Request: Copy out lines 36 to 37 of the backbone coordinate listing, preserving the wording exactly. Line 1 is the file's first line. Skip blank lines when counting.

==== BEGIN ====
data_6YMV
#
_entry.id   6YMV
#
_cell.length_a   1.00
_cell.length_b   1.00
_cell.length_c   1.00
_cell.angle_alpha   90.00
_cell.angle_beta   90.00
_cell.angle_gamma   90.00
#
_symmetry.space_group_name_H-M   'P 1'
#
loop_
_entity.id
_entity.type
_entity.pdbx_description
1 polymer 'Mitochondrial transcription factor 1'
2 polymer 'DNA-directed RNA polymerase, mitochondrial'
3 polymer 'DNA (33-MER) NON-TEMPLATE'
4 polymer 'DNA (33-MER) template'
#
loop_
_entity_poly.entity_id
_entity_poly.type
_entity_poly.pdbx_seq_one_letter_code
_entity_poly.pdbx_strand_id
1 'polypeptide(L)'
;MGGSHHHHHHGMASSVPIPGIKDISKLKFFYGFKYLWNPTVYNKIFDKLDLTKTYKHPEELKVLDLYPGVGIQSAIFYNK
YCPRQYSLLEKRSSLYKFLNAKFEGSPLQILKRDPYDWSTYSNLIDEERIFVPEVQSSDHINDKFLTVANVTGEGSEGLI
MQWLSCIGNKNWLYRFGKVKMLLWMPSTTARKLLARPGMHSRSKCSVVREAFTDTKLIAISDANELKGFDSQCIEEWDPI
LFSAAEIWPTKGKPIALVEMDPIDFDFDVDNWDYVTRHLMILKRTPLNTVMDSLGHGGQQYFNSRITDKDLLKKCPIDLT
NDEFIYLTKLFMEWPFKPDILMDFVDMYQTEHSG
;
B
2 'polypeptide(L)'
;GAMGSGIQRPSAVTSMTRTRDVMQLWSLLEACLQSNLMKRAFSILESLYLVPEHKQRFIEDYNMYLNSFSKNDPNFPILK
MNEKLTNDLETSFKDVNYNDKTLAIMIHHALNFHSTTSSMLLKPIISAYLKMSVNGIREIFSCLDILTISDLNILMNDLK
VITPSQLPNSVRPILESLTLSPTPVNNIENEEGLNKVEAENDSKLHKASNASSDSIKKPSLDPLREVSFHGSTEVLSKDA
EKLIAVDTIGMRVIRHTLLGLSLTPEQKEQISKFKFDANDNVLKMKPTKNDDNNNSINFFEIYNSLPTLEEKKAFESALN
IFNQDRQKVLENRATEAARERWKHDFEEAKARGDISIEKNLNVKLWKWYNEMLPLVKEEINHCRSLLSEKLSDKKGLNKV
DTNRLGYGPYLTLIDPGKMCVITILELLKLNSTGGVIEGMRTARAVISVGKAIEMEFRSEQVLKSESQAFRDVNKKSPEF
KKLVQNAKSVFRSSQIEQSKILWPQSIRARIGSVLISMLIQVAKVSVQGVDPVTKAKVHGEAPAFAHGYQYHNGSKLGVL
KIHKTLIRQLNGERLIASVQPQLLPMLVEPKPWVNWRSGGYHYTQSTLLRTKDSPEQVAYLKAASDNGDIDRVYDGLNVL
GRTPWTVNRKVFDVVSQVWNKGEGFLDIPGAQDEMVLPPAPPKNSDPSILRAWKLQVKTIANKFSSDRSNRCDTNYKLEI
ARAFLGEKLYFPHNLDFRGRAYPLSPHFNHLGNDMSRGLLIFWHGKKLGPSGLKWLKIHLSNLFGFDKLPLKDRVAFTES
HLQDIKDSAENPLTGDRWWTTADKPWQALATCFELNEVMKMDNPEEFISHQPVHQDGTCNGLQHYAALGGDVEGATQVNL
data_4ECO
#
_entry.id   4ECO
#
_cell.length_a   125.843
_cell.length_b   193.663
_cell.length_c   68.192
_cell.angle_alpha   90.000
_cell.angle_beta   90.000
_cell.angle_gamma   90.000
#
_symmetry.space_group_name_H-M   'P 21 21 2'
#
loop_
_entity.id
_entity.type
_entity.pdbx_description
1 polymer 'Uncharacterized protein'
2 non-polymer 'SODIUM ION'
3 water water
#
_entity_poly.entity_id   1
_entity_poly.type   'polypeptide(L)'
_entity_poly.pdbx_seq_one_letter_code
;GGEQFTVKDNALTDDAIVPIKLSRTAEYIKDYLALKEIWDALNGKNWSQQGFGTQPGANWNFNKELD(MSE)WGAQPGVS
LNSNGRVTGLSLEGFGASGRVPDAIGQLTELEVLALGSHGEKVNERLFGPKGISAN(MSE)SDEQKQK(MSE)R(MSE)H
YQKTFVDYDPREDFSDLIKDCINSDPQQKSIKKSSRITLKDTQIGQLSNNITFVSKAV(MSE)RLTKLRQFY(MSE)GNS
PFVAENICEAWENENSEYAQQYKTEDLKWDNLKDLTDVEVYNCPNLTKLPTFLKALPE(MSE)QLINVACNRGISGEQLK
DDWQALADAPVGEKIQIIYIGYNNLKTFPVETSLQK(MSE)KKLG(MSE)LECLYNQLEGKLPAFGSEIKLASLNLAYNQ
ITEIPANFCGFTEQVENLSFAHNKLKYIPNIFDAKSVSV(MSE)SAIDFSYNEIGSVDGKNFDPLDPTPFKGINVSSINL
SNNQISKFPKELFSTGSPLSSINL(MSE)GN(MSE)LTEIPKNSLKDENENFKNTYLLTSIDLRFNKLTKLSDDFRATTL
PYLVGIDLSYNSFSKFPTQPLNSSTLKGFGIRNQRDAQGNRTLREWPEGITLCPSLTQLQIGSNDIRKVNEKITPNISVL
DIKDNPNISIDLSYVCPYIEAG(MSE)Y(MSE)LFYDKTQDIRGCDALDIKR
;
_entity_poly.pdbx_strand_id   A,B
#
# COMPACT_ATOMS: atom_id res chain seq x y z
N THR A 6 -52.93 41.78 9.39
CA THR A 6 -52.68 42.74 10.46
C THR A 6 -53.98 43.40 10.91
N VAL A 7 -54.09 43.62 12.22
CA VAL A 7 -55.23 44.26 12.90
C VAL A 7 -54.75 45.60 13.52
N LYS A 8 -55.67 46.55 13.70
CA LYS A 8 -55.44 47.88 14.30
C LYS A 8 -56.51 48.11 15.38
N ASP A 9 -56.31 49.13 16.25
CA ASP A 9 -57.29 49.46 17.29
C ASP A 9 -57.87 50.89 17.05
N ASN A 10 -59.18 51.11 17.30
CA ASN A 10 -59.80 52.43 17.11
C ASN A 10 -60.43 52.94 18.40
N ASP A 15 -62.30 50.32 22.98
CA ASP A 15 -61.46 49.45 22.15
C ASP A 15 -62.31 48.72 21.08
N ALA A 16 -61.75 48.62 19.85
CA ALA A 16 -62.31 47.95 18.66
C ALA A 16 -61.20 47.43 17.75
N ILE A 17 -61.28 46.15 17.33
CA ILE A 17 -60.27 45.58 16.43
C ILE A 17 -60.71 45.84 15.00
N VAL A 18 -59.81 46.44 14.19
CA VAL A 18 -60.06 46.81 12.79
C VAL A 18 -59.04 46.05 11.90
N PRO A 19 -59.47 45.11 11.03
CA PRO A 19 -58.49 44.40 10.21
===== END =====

2 'polypeptide(L)'
;GAMGSGIQRPSAVTSMTRTRDVMQLWSLLEACLQSNLMKRAFSILESLYLVPEHKQRFIEDYNMYLNSFSKNDPNFPILK